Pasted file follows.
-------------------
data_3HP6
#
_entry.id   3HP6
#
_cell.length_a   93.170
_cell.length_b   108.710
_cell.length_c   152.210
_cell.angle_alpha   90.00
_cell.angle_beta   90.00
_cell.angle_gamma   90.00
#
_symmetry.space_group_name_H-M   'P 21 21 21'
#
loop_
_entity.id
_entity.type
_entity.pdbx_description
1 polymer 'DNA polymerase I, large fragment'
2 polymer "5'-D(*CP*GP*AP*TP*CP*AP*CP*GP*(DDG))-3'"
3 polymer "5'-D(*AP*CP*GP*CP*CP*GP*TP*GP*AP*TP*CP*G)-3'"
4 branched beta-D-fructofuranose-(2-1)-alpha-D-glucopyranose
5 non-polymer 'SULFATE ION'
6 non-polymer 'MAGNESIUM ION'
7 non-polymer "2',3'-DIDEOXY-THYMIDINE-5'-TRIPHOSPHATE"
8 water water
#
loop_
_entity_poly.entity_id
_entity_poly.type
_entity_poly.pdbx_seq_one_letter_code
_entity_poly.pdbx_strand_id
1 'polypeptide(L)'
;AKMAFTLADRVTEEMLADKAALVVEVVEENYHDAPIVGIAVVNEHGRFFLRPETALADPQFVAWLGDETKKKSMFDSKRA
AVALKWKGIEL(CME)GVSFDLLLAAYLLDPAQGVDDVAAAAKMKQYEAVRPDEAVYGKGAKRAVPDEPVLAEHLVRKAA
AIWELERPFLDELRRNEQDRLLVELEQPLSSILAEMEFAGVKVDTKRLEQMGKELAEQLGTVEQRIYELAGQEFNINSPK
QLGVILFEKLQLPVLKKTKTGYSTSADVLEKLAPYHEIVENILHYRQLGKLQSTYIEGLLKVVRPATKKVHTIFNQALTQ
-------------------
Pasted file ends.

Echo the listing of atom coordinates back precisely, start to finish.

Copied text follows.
data_3HP6
#
_entry.id   3HP6
#
_cell.length_a   93.170
_cell.length_b   108.710
_cell.length_c   152.210
_cell.angle_alpha   90.00
_cell.angle_beta   90.00
_cell.angle_gamma   90.00
#
_symmetry.space_group_name_H-M   'P 21 21 21'
#
loop_
_entity.id
_entity.type
_entity.pdbx_description
1 polymer 'DNA polymerase I, large fragment'
2 polymer "5'-D(*CP*GP*AP*TP*CP*AP*CP*GP*(DDG))-3'"
3 polymer "5'-D(*AP*CP*GP*CP*CP*GP*TP*GP*AP*TP*CP*G)-3'"
4 branched beta-D-fructofuranose-(2-1)-alpha-D-glucopyranose
5 non-polymer 'SULFATE ION'
6 non-polymer 'MAGNESIUM ION'
7 non-polymer "2',3'-DIDEOXY-THYMIDINE-5'-TRIPHOSPHATE"
8 water water
#
loop_
_entity_poly.entity_id
_entity_poly.type
_entity_poly.pdbx_seq_one_letter_code
_entity_poly.pdbx_strand_id
1 'polypeptide(L)'
;AKMAFTLADRVTEEMLADKAALVVEVVEENYHDAPIVGIAVVNEHGRFFLRPETALADPQFVAWLGDETKKKSMFDSKRA
AVALKWKGIEL(CME)GVSFDLLLAAYLLDPAQGVDDVAAAAKMKQYEAVRPDEAVYGKGAKRAVPDEPVLAEHLVRKAA
AIWELERPFLDELRRNEQDRLLVELEQPLSSILAEMEFAGVKVDTKRLEQMGKELAEQLGTVEQRIYELAGQEFNINSPK
QLGVILFEKLQLPVLKKTKTGYSTSADVLEKLAPYHEIVENILHYRQLGKLQSTYIEGLLKVVRPATKKVHTIFNQALTQ